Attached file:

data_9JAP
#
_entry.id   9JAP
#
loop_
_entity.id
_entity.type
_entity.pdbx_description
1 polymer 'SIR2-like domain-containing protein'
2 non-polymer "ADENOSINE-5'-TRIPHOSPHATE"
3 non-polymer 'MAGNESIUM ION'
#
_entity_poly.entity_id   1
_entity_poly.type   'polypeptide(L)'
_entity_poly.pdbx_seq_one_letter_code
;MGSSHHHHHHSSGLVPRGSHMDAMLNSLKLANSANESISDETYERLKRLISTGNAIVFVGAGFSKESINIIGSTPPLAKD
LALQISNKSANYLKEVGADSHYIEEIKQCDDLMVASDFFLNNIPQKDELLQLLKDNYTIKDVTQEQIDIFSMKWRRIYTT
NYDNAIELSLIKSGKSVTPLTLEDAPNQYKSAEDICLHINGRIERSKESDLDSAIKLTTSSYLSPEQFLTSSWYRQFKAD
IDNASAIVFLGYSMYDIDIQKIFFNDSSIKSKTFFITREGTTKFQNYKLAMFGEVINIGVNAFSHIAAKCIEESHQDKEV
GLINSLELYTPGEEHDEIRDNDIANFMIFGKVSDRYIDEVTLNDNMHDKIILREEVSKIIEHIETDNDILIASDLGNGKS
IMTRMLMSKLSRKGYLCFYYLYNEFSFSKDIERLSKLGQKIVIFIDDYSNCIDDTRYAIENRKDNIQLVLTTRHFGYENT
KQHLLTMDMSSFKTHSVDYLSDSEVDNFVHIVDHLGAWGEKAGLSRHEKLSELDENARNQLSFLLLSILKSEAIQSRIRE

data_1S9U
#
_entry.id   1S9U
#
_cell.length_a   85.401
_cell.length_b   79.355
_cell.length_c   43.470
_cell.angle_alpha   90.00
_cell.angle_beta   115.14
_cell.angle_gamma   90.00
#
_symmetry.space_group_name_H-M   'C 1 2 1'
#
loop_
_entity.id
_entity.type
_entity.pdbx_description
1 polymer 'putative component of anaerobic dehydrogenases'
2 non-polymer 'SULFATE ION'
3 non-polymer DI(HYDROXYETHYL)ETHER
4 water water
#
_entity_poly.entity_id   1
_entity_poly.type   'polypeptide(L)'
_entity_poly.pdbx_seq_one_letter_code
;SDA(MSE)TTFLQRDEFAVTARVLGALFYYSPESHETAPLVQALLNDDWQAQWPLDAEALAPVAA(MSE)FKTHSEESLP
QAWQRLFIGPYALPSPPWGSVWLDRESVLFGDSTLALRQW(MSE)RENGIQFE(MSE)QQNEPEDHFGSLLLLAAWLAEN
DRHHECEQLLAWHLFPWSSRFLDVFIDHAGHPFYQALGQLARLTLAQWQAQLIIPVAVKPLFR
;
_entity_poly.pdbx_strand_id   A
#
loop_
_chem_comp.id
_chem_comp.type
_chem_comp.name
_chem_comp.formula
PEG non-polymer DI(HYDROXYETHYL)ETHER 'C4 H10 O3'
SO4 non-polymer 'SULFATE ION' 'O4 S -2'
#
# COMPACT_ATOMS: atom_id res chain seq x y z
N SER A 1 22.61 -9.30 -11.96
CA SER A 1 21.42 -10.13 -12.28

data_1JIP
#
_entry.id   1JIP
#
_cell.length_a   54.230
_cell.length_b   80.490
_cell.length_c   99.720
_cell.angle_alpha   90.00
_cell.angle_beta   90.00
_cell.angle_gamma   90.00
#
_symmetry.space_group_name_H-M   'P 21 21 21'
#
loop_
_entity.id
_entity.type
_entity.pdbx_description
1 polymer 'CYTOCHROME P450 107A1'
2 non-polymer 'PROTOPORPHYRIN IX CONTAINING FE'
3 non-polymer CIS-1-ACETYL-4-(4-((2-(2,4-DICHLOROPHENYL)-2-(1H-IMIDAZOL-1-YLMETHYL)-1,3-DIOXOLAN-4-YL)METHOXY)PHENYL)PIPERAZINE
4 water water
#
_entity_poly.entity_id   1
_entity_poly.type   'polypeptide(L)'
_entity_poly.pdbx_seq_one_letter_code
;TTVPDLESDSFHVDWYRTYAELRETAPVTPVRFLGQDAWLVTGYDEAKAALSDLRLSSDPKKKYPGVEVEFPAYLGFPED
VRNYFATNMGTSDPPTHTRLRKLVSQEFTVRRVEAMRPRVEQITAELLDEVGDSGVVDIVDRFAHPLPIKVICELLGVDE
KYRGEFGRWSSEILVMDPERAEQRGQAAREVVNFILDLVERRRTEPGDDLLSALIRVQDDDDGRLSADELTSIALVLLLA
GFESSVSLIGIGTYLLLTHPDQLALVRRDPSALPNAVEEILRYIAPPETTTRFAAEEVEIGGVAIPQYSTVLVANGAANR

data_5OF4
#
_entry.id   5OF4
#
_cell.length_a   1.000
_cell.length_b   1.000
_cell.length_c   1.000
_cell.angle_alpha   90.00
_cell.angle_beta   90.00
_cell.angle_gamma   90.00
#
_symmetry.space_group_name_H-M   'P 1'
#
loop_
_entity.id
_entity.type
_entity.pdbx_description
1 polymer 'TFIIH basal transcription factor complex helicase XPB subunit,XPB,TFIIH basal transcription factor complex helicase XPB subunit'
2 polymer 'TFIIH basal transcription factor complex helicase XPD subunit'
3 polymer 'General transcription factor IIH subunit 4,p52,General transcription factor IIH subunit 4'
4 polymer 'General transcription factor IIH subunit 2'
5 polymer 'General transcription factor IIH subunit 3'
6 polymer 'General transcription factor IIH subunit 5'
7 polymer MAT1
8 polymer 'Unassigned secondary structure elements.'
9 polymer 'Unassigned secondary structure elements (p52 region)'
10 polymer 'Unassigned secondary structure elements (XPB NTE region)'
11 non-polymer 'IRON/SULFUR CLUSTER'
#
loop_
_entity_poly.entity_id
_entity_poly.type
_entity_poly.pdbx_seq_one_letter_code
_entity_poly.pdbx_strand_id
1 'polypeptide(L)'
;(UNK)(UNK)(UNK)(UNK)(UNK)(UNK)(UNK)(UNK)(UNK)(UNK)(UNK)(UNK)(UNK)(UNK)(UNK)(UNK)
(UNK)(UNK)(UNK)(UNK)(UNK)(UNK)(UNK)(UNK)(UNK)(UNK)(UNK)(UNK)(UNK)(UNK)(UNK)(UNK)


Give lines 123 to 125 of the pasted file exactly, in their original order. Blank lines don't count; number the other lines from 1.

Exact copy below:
loop_
_entity_poly.entity_id
_entity_poly.type